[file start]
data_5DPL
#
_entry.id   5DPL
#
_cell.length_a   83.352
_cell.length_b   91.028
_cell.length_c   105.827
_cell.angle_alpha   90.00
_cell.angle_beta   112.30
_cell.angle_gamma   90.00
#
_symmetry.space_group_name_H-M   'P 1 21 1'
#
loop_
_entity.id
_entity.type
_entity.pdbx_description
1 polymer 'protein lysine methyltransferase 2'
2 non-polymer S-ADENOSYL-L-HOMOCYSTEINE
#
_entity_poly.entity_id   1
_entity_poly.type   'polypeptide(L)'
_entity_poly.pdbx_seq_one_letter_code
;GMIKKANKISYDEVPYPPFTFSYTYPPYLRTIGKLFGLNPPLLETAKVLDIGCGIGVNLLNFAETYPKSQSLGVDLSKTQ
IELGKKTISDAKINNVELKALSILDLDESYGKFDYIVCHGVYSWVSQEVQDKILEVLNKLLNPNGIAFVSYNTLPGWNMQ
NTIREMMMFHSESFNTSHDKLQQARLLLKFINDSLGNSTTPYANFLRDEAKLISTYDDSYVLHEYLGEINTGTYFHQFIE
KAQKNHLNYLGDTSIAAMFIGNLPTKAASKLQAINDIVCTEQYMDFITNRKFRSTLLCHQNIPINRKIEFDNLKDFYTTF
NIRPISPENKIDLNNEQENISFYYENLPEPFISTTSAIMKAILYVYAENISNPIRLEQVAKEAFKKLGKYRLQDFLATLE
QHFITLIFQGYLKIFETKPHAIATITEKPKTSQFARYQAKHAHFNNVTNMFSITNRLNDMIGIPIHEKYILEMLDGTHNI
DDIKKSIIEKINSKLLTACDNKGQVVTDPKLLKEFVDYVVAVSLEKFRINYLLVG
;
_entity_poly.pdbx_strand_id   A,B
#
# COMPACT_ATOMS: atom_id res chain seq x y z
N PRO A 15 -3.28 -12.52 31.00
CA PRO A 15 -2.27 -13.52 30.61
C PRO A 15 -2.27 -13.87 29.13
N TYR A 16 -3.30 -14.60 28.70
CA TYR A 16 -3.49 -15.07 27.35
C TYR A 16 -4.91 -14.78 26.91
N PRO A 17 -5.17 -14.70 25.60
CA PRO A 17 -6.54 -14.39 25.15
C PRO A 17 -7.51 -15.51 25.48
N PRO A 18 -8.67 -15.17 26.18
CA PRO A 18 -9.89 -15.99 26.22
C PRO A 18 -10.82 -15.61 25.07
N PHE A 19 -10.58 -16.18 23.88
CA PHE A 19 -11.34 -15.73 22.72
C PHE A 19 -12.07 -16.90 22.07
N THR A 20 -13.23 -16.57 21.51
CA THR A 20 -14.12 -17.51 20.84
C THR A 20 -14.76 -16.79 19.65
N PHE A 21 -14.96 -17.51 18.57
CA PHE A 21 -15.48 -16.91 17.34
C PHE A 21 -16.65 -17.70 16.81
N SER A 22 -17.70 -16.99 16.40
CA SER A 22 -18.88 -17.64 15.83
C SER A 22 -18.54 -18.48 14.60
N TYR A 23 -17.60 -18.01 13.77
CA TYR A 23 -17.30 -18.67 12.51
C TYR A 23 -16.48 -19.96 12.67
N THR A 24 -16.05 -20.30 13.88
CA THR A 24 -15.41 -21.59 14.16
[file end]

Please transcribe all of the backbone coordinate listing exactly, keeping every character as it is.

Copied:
data_5DPL
#
_entry.id   5DPL
#
_cell.length_a   83.352
_cell.length_b   91.028
_cell.length_c   105.827
_cell.angle_alpha   90.00
_cell.angle_beta   112.30
_cell.angle_gamma   90.00
#
_symmetry.space_group_name_H-M   'P 1 21 1'
#
loop_
_entity.id
_entity.type
_entity.pdbx_description
1 polymer 'protein lysine methyltransferase 2'
2 non-polymer S-ADENOSYL-L-HOMOCYSTEINE
#
_entity_poly.entity_id   1
_entity_poly.type   'polypeptide(L)'
_entity_poly.pdbx_seq_one_letter_code
;GMIKKANKISYDEVPYPPFTFSYTYPPYLRTIGKLFGLNPPLLETAKVLDIGCGIGVNLLNFAETYPKSQSLGVDLSKTQ
IELGKKTISDAKINNVELKALSILDLDESYGKFDYIVCHGVYSWVSQEVQDKILEVLNKLLNPNGIAFVSYNTLPGWNMQ
NTIREMMMFHSESFNTSHDKLQQARLLLKFINDSLGNSTTPYANFLRDEAKLISTYDDSYVLHEYLGEINTGTYFHQFIE
KAQKNHLNYLGDTSIAAMFIGNLPTKAASKLQAINDIVCTEQYMDFITNRKFRSTLLCHQNIPINRKIEFDNLKDFYTTF
NIRPISPENKIDLNNEQENISFYYENLPEPFISTTSAIMKAILYVYAENISNPIRLEQVAKEAFKKLGKYRLQDFLATLE
QHFITLIFQGYLKIFETKPHAIATITEKPKTSQFARYQAKHAHFNNVTNMFSITNRLNDMIGIPIHEKYILEMLDGTHNI
DDIKKSIIEKINSKLLTACDNKGQVVTDPKLLKEFVDYVVAVSLEKFRINYLLVG
;
_entity_poly.pdbx_strand_id   A,B
#
# COMPACT_ATOMS: atom_id res chain seq x y z
N PRO A 15 -3.28 -12.52 31.00
CA PRO A 15 -2.27 -13.52 30.61
C PRO A 15 -2.27 -13.87 29.13
N TYR A 16 -3.30 -14.60 28.70
CA TYR A 16 -3.49 -15.07 27.35
C TYR A 16 -4.91 -14.78 26.91
N PRO A 17 -5.17 -14.70 25.60
CA PRO A 17 -6.54 -14.39 25.15
C PRO A 17 -7.51 -15.51 25.48
N PRO A 18 -8.67 -15.17 26.18
CA PRO A 18 -9.89 -15.99 26.22
C PRO A 18 -10.82 -15.61 25.07
N PHE A 19 -10.58 -16.18 23.88
CA PHE A 19 -11.34 -15.73 22.72
C PHE A 19 -12.07 -16.90 22.07
N THR A 20 -13.23 -16.57 21.51
CA THR A 20 -14.12 -17.51 20.84
C THR A 20 -14.76 -16.79 19.65
N PHE A 21 -14.96 -17.51 18.57
CA PHE A 21 -15.48 -16.91 17.34
C PHE A 21 -16.65 -17.70 16.81
N SER A 22 -17.70 -16.99 16.40
CA SER A 22 -18.88 -17.64 15.83
C SER A 22 -18.54 -18.48 14.60
N TYR A 23 -17.60 -18.01 13.77
CA TYR A 23 -17.30 -18.67 12.51
C TYR A 23 -16.48 -19.96 12.67
N THR A 24 -16.05 -20.30 13.88
CA THR A 24 -15.41 -21.59 14.16